The 2020 legislative session ended Sunday, May 17 with the prospects of a session special extremely likely. Numerous omnibus bills were passed over the last weekend on topics such as higher education, agriculture, transportation, health and human services but several larger bills were not finished, primarily taxes and bonding. So, another special session was presumed assuming they could reach an agreement on these bills.
The governor called for a special session beginning on Friday, June 12. The first order of business focused around the governor’s action to extend his peacetime emergency powers, which was a matter of lengthy debate with the House and Senate Republicans. Attempts to remove those powers did not pass and legislators are now focused on finishing the bills that failed to pass at the end of the regular session. In addition, because of the killing of George Floyd, several different bills to reform policing practices are advancing during this special session.
Education Finance bill passes, Education Policy bill stalled
The legislature passed and the Governor signed, HF4415, the Omnibus Education Finance bill, This legislation includes provisions to address issues related to the transition to distance learning but did not include a House priority, the requirement to pay hourly school district employees. In summary, the bill included provisions to allow MDE to waive requirements related to testing, school aid formula adjustments that would be lost due to COVID-19 closures; limited fund transfer flexibility and forecast adjustments.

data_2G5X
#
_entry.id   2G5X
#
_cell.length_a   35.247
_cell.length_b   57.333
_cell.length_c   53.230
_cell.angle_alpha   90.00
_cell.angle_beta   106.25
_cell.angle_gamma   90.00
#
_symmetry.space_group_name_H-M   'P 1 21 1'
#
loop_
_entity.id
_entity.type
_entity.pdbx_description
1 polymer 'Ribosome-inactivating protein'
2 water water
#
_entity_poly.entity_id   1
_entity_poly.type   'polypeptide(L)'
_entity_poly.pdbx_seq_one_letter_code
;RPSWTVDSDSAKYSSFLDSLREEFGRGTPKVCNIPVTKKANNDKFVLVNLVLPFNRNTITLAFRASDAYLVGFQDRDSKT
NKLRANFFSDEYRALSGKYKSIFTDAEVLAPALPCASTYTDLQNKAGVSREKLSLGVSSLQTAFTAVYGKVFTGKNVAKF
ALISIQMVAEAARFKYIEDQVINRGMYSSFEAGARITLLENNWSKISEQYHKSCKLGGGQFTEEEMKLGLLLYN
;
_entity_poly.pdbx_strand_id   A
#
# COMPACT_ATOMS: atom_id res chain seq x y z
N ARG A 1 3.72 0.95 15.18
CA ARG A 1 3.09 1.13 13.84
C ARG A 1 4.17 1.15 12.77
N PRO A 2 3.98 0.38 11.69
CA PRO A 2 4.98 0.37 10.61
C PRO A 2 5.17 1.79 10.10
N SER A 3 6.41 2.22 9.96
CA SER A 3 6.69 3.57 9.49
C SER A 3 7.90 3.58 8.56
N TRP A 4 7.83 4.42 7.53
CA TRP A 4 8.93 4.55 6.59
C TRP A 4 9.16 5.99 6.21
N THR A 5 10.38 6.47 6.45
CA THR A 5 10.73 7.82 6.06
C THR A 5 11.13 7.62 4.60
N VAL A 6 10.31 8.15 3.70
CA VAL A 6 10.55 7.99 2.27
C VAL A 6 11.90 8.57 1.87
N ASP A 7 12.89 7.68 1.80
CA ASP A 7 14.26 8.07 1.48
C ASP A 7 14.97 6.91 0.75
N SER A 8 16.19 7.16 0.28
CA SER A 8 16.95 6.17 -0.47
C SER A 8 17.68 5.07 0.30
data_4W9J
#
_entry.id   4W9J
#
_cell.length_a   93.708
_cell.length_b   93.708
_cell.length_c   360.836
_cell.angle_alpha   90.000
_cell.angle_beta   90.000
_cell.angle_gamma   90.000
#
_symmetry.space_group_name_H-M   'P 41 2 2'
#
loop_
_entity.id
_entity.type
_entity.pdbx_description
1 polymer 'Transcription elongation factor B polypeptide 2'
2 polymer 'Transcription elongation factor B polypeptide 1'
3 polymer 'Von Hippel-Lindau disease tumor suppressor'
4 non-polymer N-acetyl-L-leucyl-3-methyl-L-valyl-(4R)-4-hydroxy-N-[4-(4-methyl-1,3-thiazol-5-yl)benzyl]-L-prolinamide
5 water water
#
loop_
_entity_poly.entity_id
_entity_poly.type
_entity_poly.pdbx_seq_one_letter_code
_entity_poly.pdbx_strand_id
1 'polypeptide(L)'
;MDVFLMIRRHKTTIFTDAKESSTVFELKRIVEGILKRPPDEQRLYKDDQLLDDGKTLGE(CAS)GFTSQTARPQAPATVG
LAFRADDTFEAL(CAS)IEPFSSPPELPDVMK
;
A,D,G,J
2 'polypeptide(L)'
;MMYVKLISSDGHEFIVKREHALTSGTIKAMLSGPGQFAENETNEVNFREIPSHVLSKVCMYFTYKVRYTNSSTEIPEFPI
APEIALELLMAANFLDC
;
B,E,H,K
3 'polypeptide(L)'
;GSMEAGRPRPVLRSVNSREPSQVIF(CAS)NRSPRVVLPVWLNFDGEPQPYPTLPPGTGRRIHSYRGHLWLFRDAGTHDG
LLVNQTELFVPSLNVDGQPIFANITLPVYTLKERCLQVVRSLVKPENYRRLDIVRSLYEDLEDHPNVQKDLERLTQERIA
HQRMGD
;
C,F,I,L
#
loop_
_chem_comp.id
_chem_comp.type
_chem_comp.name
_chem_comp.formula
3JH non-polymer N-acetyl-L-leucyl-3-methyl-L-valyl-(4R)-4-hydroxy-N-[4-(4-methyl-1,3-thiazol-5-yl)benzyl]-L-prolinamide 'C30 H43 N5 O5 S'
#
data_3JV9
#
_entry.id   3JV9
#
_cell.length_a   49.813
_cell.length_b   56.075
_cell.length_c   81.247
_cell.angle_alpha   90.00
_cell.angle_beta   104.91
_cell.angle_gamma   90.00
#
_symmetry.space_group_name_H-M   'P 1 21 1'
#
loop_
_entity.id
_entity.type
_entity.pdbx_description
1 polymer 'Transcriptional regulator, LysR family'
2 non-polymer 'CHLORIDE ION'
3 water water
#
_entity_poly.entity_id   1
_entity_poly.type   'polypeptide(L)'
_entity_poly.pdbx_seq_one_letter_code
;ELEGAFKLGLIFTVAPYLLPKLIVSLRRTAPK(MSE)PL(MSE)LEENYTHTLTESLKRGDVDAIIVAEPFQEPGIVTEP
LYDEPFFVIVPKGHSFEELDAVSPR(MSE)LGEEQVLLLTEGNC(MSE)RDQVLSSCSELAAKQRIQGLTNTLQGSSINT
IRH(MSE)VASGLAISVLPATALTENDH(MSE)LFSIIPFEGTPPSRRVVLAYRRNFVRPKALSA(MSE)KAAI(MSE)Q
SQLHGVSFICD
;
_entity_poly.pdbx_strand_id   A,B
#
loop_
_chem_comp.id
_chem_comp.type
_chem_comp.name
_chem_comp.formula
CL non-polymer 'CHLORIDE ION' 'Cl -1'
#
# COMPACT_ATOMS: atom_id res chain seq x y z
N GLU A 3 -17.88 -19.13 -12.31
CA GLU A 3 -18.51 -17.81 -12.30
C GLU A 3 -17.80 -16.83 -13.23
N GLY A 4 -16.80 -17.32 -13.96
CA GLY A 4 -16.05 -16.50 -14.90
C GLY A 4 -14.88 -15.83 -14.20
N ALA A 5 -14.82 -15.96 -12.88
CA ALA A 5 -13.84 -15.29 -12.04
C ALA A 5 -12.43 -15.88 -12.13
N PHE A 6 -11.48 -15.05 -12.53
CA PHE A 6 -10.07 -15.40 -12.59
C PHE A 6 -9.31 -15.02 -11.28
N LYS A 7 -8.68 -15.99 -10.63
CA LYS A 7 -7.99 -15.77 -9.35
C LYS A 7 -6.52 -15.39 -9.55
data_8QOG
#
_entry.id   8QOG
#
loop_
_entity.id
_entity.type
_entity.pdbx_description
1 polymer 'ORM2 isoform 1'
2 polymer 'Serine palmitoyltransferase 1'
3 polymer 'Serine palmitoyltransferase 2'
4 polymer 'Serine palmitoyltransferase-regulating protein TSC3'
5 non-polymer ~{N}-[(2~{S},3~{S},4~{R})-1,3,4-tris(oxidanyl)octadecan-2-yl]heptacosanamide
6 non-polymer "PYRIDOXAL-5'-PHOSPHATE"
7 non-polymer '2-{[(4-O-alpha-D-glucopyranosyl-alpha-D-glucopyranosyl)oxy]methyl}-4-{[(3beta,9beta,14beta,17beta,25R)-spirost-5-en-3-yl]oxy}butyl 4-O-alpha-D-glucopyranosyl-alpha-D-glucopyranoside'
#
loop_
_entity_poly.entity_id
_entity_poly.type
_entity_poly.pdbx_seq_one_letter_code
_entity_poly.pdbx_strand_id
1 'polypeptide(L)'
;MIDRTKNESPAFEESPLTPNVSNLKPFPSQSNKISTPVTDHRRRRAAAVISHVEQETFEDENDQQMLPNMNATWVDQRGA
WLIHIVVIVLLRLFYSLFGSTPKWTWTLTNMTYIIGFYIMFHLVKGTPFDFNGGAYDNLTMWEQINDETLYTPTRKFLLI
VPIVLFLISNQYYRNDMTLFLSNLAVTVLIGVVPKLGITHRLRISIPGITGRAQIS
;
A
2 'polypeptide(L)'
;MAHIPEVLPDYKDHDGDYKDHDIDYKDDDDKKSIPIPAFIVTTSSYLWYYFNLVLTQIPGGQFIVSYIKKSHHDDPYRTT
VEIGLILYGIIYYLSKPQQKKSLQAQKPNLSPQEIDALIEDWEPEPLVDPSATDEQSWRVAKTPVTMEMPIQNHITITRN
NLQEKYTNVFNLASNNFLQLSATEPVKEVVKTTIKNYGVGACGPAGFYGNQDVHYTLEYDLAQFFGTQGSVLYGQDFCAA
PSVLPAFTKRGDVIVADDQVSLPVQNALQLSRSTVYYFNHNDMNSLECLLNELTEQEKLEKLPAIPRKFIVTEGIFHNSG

The legislature had finalized an education policy bill which included policy provisions agreed to by the House and Senate and did not have opposition. However, because a provision regarding respectful meal policy was not included, the debate in the House stalled the bill the last night of the session. Although the House seemed to have gotten past this controversy, they simply ran out of time to get the bill processed.
This bill language was reintroduced during special session and we expect this will be one of the bills advanced.
In early May, Minnesota Management and Budget (MMB) provided legislators with an updated budget projection showing we may be faced with an estimated deficit of $2.426 billion. However, this is not an official forecast and MMB cautioned policymakers that given the uncertainty about how long the pandemic will last, this projection will remain volatile until we get a more definitive budget outlook when an official forecast is released early December.
Regardless, this projection raised concerns about what this could mean for public education funding. While it is much too early to predict what could happen, I will note the state currently has $2.359 in the budget reserve. In addition, Minnesota received $2 billion in federal COVID relief funds. While this funding cannot replace lost revenues, it could help alleviate other spending pressures.
And, in past periods of budget deficits, school aid payment shifts and property tax recognition shifts have been another tool policymakers have used to mitigate budget deficits. Lastly, although the Governor has unallotment powers he cannot avail himself of those powers until the budget reserve has been depleted so this most likely would be a measure utilized as a last resort.